Gardening… and life and death.

Let me start by saying, my mom is alive and doing well. We did have a hospital scare last week, that had me fretting, missing work (and some blog posting) and thinking a lot about this new phase of life us mid to late thirty-somethings seem to be heading into.

Mom and I, when I was around 12 or 13.

My mom is 70 and has never been sick, not as long as I can remember anyway. So my whole family was very scared and worried when my mom landed in the ER and then PCU last week.

I ended up with most of the week off as a result. In between hospital visits, waiting for test results and/or news and making or receiving phone calls, I was at home alone, while Matt was at work. I didn’t know what to do with myself in those moments. I didn’t want to be alone or still. I had to do something, or at least feel in control of something. I had some squash seedlings in the basement under the grow light, that were in bad need of transplanting and were starting to look pretty bad too. I knew they need to be planted soon or they were going to die, but I was out of room in my garden. So I went outside and started tearing up one of the few patches of grass left in my front yard, to make a new raised bed.

It felt good, therapeutic almost, to do some manual labor, to dig and sweat. If you have ever done yoga, it felt like in yoga class where your instructor tells you to set an intention for your practice. My intention was to save my squash seedlings and in turn save my mother. I knew it at the time that I was being crazy, but I was desperate and I figured if this was my crazy, it could be a lot worse.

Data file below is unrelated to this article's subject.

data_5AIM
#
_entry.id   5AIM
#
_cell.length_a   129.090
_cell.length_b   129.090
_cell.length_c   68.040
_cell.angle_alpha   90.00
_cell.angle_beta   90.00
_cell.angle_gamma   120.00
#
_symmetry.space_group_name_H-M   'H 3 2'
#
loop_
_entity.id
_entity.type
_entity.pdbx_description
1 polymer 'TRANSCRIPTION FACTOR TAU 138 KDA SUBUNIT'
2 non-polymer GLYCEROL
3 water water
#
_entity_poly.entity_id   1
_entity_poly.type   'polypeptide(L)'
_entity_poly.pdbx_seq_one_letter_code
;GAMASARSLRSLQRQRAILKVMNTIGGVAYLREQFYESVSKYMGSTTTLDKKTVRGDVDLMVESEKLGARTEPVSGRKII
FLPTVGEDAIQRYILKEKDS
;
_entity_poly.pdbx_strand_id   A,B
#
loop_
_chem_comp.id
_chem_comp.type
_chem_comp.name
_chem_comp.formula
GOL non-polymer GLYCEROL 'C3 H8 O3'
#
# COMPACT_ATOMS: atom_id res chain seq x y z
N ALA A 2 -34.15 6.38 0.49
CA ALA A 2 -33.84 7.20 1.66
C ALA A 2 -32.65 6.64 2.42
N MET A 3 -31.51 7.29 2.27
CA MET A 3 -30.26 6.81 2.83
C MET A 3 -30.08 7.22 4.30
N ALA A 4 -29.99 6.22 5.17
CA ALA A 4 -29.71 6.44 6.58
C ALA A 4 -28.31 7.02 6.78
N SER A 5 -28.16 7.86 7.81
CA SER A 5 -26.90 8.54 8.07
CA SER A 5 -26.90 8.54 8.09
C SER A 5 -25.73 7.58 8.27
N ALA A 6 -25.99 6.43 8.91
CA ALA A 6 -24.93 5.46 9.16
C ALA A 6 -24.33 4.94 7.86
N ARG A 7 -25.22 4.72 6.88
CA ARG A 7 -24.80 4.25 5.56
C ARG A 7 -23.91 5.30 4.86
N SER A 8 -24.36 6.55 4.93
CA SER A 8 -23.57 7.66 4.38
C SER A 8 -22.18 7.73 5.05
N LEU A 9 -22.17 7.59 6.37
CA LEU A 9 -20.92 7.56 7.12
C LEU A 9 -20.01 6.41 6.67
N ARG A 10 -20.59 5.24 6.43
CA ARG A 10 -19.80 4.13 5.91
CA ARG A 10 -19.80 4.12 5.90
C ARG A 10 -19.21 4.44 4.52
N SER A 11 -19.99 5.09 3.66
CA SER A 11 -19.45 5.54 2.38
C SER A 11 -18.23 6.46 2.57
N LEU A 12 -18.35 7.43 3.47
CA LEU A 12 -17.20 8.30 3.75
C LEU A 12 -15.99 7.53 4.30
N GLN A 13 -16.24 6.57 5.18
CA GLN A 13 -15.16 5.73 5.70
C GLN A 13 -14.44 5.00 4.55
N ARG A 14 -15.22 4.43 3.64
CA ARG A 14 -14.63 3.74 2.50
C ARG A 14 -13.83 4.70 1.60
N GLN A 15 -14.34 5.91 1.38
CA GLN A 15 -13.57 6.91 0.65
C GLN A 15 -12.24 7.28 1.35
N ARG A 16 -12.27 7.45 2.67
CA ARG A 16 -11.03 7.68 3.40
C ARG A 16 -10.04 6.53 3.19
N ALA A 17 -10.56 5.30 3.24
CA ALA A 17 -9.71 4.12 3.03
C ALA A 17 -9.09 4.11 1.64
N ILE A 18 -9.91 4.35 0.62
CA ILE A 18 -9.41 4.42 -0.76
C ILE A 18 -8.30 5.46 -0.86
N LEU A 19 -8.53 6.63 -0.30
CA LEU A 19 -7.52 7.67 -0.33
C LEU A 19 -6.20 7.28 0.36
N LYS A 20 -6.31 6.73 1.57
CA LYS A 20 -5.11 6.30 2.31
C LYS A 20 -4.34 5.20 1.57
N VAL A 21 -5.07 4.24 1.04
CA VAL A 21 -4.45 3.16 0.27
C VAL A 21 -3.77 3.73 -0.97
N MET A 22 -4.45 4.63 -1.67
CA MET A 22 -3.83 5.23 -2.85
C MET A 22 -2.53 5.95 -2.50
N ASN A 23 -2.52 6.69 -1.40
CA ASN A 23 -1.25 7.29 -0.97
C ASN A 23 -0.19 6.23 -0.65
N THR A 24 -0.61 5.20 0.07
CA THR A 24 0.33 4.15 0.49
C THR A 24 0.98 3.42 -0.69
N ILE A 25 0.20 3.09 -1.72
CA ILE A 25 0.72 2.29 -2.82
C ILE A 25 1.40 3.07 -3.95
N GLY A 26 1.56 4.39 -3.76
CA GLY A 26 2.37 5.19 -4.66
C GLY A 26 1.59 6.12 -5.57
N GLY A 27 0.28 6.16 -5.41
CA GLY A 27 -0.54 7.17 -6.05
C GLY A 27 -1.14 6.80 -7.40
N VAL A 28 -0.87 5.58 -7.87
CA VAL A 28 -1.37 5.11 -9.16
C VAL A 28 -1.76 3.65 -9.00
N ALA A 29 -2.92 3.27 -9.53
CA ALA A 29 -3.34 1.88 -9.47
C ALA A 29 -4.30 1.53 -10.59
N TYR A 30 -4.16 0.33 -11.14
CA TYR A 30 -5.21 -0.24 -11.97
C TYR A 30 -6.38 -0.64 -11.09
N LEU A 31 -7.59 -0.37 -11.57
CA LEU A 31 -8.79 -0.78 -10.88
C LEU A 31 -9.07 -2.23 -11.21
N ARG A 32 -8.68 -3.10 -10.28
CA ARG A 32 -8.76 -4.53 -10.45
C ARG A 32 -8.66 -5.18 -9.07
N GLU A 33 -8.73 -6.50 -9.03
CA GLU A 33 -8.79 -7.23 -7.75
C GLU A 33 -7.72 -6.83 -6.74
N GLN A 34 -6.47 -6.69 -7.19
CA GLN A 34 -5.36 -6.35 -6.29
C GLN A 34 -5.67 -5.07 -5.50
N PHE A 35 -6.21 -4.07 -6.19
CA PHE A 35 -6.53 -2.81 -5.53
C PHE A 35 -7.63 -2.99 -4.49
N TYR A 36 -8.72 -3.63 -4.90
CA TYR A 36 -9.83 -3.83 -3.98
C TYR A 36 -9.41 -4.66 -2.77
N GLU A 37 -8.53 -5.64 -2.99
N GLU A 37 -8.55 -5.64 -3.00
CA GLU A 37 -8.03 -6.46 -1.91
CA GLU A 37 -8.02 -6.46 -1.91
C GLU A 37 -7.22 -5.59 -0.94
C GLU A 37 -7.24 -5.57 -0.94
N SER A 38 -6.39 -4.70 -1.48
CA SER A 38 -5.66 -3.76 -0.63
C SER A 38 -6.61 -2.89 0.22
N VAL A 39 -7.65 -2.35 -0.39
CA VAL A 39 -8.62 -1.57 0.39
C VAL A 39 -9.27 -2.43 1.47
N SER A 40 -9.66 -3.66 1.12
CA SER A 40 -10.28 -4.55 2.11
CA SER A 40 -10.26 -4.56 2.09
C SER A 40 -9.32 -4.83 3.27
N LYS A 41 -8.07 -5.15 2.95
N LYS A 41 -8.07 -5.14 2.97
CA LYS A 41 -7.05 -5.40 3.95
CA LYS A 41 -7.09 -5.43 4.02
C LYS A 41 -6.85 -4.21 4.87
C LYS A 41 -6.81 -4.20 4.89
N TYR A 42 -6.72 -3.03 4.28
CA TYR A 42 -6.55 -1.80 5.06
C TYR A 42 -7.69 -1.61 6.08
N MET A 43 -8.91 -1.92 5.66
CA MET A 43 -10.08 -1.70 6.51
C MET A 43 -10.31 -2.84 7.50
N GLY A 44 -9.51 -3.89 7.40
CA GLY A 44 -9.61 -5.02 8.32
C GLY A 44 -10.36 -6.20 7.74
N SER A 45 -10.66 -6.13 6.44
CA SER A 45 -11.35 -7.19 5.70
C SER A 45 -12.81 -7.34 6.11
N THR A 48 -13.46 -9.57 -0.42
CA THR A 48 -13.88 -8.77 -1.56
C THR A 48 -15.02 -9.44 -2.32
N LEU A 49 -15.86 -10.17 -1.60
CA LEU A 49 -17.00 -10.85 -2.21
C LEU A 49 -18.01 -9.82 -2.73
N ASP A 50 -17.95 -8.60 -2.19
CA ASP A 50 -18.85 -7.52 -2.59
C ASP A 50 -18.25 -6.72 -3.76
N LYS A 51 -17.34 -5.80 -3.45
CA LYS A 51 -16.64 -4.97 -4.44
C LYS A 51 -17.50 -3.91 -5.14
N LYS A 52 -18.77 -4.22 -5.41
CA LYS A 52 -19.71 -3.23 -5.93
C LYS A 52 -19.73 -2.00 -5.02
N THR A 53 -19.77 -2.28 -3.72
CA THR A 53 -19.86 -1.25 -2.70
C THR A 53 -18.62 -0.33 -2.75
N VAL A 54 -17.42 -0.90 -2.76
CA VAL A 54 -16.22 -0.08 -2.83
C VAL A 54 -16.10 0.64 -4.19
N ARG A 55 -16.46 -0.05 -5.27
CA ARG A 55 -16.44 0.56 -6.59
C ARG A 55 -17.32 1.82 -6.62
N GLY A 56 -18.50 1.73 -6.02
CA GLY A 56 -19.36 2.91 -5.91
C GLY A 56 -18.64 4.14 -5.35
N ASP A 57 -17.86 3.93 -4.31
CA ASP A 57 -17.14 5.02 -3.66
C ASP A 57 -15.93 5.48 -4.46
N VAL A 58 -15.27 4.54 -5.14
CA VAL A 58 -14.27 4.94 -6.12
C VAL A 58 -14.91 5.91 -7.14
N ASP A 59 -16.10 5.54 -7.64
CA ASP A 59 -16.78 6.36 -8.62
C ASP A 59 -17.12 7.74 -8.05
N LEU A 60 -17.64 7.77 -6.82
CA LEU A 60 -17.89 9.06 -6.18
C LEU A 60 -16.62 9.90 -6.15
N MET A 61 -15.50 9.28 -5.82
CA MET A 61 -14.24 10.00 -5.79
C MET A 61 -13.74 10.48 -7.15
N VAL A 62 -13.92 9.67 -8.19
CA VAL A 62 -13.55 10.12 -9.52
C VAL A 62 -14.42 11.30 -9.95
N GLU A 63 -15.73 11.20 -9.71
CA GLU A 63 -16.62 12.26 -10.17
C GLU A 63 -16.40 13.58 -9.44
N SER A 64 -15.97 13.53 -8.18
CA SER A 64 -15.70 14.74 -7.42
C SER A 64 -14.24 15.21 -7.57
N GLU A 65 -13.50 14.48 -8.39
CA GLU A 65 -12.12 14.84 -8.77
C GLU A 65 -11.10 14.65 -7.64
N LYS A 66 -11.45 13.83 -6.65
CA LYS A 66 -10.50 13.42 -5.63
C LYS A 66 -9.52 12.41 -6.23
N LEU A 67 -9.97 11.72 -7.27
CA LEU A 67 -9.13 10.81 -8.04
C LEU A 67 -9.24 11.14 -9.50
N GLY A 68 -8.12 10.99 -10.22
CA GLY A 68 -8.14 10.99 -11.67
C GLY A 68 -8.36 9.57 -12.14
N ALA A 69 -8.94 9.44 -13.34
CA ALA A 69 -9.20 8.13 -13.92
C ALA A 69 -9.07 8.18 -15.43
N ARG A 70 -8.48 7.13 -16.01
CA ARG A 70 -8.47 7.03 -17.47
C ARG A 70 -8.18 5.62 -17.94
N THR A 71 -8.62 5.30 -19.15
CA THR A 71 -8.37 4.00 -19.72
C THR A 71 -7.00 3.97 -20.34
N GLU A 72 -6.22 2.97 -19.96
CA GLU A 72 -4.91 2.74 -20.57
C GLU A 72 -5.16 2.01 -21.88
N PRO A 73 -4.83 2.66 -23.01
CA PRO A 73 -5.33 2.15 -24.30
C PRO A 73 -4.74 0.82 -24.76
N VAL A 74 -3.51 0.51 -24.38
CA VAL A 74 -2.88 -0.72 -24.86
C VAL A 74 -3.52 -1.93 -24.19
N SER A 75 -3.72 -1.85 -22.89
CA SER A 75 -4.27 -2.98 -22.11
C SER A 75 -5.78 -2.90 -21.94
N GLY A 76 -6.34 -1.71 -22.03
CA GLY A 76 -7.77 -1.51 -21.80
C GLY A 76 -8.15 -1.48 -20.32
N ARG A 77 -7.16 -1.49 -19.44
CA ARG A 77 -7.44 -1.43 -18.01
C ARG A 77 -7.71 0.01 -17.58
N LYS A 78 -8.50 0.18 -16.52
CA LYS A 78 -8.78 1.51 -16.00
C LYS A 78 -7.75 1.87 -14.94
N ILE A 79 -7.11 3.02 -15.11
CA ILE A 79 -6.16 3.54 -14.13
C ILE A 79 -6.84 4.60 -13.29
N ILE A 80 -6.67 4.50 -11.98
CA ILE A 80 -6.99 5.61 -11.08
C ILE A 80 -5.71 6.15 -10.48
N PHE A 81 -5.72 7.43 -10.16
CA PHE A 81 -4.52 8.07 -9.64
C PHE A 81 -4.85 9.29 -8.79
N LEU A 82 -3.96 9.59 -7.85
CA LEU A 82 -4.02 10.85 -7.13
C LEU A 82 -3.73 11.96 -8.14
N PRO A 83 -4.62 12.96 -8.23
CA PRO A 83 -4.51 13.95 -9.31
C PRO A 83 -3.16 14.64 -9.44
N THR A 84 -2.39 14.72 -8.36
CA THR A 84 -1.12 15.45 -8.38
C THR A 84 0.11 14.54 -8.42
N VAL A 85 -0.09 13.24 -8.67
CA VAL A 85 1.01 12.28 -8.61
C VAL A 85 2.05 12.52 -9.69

So I dug and dug and sweated and got all the sod out. Then I layed down landscape fabric for the pathways. Then it was time to head to the hospital again. The next morning, before heading back to the hospital, I forked up the native soil, added compost and mixed that in. Then I picked up 85 pavers for the rock border and positioned them around where I had dug out my sod. Then I went and got a truck full of garden mix and shoveled it in. Then I went back for the cedar chips. I did this all in two days.

Meanwhile, I had been hardening off my squash seedlings. Like my mother, who was recovering in the hospital, my squash seedlings couldn’t just be planted outside without being acclimated slowly to being outdoors. Good thing gardening has taught me patience.

A couple of days later, I planted my squash seedlings in my new raised bed. Two days after that, my mom was released from the hospital.

Now I’m not saying I saved my mother by saving my squash. That would be crazy, right?

If anything, the garden saved me.

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